Marginalization stems from bias. ‘Different’ is conflated with ‘inferior’, creating a scenario where individuals are segregated or separated, denying them the same level of participation as others. Somewhat similarly, partial integration is when an organization succeeds in performing diverse acquisition, but for a specific position, level or area of the company.

In contrast, inclusion happens when employees are consistently in receipt of fair treatment and equal opportunities, and when they feel included in decision processes. Not only does this constitute genuine fairness, but it can also help to foster psychological safety among the workforce – the idea that no attitudes, beliefs or opinions will be held against the individual.

Employer Branding

What is employer branding? It is the company’s identity as perceived by employees, clients and stakeholders. It is the capacity an organization has to differentiate itself from local and foreign competitors, as we are competing globally for the best talent. When thinking about employer branding, a question that we should ask ourselves is: what will attract talent to work for my company?

Many people associate employer branding with recruiting, but it is not purely this. It is also about how we keep our employees engaged and proud of being part of the organization. The main point here is consistency; the internal and external image are equally important and should reflect the same values, otherwise, there’s a reputational risk to the company.

DE&I seeks to create a more inclusive and equitable workplace. At the same time, when we look for the most successful employer branding strategy, the key focus is on employees and on employee advocacy.

The reason for this is that employees are the company’s secret weapon. We live in an age of unprecedented transparency and open communication; our employer brand has never been more shaped by the employees’ stories and opinions.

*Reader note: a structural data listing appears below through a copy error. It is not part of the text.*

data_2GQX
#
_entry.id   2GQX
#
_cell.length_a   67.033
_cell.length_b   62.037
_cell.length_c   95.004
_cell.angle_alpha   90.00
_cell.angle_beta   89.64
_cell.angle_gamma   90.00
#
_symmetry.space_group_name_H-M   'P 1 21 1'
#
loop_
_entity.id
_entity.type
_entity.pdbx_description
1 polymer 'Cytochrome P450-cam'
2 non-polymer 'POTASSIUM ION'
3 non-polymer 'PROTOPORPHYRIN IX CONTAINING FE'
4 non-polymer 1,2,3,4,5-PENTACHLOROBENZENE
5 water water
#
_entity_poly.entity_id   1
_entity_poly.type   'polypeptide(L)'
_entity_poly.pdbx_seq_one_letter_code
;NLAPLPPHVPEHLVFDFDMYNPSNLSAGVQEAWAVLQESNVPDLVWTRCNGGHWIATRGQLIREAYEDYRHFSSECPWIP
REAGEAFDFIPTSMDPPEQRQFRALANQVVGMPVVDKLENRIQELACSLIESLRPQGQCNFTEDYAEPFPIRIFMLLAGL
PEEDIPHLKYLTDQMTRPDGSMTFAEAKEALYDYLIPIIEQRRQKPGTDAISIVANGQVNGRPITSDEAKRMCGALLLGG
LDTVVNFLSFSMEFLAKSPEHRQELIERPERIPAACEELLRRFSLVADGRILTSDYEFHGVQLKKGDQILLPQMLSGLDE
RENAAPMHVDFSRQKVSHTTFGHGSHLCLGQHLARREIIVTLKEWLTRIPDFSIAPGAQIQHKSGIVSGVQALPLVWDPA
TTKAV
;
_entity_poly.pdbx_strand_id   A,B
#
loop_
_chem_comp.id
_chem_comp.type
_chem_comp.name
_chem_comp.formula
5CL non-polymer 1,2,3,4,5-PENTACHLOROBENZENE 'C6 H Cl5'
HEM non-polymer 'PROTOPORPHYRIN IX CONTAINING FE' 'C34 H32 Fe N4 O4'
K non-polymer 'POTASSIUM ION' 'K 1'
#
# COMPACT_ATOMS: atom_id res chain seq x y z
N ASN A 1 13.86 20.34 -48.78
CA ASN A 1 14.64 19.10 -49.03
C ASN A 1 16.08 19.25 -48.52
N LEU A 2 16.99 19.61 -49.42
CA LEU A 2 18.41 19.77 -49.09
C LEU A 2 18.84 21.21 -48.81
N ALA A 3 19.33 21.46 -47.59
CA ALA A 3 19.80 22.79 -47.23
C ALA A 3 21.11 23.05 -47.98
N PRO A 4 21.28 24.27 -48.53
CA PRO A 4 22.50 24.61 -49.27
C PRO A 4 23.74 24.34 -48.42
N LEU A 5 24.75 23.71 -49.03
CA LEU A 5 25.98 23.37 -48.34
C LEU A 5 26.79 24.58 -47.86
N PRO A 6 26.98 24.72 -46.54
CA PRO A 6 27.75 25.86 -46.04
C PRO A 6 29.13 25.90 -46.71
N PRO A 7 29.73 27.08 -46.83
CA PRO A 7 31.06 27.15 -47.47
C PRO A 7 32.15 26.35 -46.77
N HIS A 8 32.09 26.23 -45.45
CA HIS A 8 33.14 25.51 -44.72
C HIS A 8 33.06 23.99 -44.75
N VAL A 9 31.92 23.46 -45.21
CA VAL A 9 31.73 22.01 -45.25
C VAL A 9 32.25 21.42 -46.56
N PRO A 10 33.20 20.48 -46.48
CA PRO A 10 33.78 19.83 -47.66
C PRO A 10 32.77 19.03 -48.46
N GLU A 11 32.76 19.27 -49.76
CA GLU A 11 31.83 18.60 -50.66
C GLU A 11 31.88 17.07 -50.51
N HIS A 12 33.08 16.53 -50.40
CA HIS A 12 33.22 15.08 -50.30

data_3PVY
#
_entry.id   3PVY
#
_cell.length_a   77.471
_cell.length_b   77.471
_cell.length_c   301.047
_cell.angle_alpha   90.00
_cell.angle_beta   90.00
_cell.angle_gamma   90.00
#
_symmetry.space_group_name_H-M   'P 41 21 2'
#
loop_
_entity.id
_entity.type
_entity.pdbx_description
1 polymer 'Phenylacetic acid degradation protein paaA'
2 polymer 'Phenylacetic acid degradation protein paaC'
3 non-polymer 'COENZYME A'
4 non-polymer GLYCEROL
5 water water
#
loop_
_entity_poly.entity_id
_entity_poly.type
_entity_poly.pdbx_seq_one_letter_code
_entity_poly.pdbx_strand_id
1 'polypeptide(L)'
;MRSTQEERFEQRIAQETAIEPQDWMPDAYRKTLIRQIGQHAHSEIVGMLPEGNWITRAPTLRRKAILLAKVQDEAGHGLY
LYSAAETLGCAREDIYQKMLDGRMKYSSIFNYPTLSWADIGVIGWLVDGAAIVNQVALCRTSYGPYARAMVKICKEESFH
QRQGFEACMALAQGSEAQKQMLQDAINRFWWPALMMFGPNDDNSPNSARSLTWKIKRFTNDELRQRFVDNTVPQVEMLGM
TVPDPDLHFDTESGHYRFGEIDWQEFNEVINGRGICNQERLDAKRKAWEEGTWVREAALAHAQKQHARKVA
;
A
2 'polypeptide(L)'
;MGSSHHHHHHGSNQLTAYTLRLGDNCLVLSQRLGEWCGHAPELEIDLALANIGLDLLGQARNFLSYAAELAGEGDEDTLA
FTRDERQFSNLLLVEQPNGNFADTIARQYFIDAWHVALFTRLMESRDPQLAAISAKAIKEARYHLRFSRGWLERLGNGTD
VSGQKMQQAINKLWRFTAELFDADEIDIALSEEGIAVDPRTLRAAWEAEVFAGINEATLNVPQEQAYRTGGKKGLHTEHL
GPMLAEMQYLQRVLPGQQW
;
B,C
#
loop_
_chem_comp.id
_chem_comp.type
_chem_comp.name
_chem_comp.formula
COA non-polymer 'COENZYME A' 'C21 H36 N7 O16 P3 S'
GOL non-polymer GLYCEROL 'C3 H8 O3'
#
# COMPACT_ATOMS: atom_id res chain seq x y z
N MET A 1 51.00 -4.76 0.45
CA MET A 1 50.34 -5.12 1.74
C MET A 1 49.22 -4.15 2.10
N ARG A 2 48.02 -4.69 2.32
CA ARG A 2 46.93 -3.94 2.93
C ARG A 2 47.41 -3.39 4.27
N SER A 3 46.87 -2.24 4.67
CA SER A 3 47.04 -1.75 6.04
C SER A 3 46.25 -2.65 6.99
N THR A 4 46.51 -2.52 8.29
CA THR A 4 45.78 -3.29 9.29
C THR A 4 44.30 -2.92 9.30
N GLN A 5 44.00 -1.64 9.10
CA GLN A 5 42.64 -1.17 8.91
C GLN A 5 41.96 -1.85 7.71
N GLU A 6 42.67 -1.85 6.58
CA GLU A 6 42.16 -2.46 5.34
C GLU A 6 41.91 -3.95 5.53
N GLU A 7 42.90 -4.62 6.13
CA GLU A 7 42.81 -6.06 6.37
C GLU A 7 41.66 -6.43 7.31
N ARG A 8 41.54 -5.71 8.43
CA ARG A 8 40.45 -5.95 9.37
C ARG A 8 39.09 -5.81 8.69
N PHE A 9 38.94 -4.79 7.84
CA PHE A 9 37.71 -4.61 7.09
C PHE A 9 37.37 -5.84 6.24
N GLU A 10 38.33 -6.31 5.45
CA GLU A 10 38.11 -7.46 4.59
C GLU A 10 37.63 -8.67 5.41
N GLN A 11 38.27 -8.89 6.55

DE&I as a key pillar of employer branding

To bring diversity, equity and inclusion to the center of the employer branding strategy, we need clarity of purpose. For this, we need to engage the most senior leaders in the discussion.

Organizations need to have a clear vision from upper management of why we should develop and reinforce DE&I principles, and what we are aiming to achieve.  Having established the reason, it is important to convey this message not only to employees but also to customers and shareholders.

When considering the construction of a strong employer brand, it also starts with the purpose and understanding of business strategy. However, it also involves:

  • Culture – which is, simply, the way people work and behave in the organization.
  • EVP – Employee Value Proposition. This defines what the organization would most like to be associated with as an employer. The EVP is also what employees value the most in the company.
  • EX – Employee Experience. These are the micro-experiences employee have at the workplace; when positive, they could influence the feeling of inclusion and help increase the level of engagement.

These processes have a considerable impact on the construction of the employer brand, but a game-changer employer branding strategy goes beyond just stating a company’s goals.

It should also detail why these goals matter to the company, how they will help the organization live up to its mission, achieve the desired business results, and what it means for employees.

Considering DE&I as a key pillar of employer branding will help transform the working environment, influence employee wellness, and increase employer brand attractiveness